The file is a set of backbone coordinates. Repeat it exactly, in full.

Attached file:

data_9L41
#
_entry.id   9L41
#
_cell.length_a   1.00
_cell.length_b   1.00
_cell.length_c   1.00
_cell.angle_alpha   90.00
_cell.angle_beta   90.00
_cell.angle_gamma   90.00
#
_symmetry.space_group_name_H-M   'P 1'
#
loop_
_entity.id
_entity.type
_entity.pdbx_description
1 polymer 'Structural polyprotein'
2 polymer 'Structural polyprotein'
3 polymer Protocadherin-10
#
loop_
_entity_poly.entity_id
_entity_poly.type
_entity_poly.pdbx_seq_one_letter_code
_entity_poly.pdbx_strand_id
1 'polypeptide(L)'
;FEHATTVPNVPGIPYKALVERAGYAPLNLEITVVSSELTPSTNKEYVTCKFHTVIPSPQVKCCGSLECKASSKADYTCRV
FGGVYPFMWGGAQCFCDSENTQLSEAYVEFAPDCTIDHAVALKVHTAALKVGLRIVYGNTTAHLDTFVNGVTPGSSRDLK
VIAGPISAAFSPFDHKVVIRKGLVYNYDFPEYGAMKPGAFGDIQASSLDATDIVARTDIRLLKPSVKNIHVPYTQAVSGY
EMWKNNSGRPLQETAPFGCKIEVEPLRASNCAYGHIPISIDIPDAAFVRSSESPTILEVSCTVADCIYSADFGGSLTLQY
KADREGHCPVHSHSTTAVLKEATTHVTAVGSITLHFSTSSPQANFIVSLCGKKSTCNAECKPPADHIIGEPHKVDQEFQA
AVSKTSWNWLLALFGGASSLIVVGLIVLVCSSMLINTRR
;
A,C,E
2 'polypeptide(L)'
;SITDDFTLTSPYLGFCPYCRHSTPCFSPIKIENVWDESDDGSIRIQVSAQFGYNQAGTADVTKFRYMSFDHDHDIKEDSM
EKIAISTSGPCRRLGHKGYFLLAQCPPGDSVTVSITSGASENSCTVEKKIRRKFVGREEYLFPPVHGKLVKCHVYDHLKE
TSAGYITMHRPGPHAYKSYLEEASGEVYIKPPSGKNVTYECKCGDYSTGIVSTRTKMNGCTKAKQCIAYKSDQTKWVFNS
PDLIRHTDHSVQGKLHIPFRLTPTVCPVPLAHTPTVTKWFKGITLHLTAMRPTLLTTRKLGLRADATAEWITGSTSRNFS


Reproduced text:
data_9L41
#
_entry.id   9L41
#
_cell.length_a   1.00
_cell.length_b   1.00
_cell.length_c   1.00
_cell.angle_alpha   90.00
_cell.angle_beta   90.00
_cell.angle_gamma   90.00
#
_symmetry.space_group_name_H-M   'P 1'
#
loop_
_entity.id
_entity.type
_entity.pdbx_description
1 polymer 'Structural polyprotein'
2 polymer 'Structural polyprotein'
3 polymer Protocadherin-10
#
loop_
_entity_poly.entity_id
_entity_poly.type
_entity_poly.pdbx_seq_one_letter_code
_entity_poly.pdbx_strand_id
1 'polypeptide(L)'
;FEHATTVPNVPGIPYKALVERAGYAPLNLEITVVSSELTPSTNKEYVTCKFHTVIPSPQVKCCGSLECKASSKADYTCRV
FGGVYPFMWGGAQCFCDSENTQLSEAYVEFAPDCTIDHAVALKVHTAALKVGLRIVYGNTTAHLDTFVNGVTPGSSRDLK
VIAGPISAAFSPFDHKVVIRKGLVYNYDFPEYGAMKPGAFGDIQASSLDATDIVARTDIRLLKPSVKNIHVPYTQAVSGY
EMWKNNSGRPLQETAPFGCKIEVEPLRASNCAYGHIPISIDIPDAAFVRSSESPTILEVSCTVADCIYSADFGGSLTLQY
KADREGHCPVHSHSTTAVLKEATTHVTAVGSITLHFSTSSPQANFIVSLCGKKSTCNAECKPPADHIIGEPHKVDQEFQA
AVSKTSWNWLLALFGGASSLIVVGLIVLVCSSMLINTRR
;
A,C,E
2 'polypeptide(L)'
;SITDDFTLTSPYLGFCPYCRHSTPCFSPIKIENVWDESDDGSIRIQVSAQFGYNQAGTADVTKFRYMSFDHDHDIKEDSM
EKIAISTSGPCRRLGHKGYFLLAQCPPGDSVTVSITSGASENSCTVEKKIRRKFVGREEYLFPPVHGKLVKCHVYDHLKE
TSAGYITMHRPGPHAYKSYLEEASGEVYIKPPSGKNVTYECKCGDYSTGIVSTRTKMNGCTKAKQCIAYKSDQTKWVFNS
PDLIRHTDHSVQGKLHIPFRLTPTVCPVPLAHTPTVTKWFKGITLHLTAMRPTLLTTRKLGLRADATAEWITGSTSRNFS